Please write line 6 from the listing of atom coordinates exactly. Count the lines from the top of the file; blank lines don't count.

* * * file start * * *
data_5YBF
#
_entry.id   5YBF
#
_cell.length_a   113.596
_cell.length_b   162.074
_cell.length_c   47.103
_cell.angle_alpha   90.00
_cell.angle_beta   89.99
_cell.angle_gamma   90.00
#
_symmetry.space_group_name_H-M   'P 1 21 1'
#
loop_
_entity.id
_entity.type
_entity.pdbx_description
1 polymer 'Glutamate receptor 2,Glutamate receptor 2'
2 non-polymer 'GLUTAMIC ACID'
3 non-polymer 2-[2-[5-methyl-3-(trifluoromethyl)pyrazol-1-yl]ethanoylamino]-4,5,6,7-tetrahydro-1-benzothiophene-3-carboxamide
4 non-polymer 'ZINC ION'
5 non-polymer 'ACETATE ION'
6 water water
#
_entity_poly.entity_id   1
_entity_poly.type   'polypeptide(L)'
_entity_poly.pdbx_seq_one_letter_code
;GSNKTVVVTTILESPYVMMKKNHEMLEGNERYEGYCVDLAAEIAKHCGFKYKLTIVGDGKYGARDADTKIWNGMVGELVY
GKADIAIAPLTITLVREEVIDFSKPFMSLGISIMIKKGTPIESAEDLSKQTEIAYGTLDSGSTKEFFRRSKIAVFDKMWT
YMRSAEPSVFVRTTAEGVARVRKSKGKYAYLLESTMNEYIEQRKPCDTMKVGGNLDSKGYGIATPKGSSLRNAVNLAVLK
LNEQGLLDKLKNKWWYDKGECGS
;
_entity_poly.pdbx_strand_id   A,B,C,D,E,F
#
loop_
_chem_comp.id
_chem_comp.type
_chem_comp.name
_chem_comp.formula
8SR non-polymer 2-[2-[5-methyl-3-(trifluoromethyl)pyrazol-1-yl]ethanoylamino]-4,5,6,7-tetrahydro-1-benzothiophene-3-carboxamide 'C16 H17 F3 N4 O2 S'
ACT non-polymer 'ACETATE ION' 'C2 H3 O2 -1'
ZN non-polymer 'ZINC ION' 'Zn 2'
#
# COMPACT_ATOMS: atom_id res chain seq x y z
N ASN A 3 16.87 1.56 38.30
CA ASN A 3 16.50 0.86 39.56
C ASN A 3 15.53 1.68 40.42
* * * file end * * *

_cell.length_b   162.074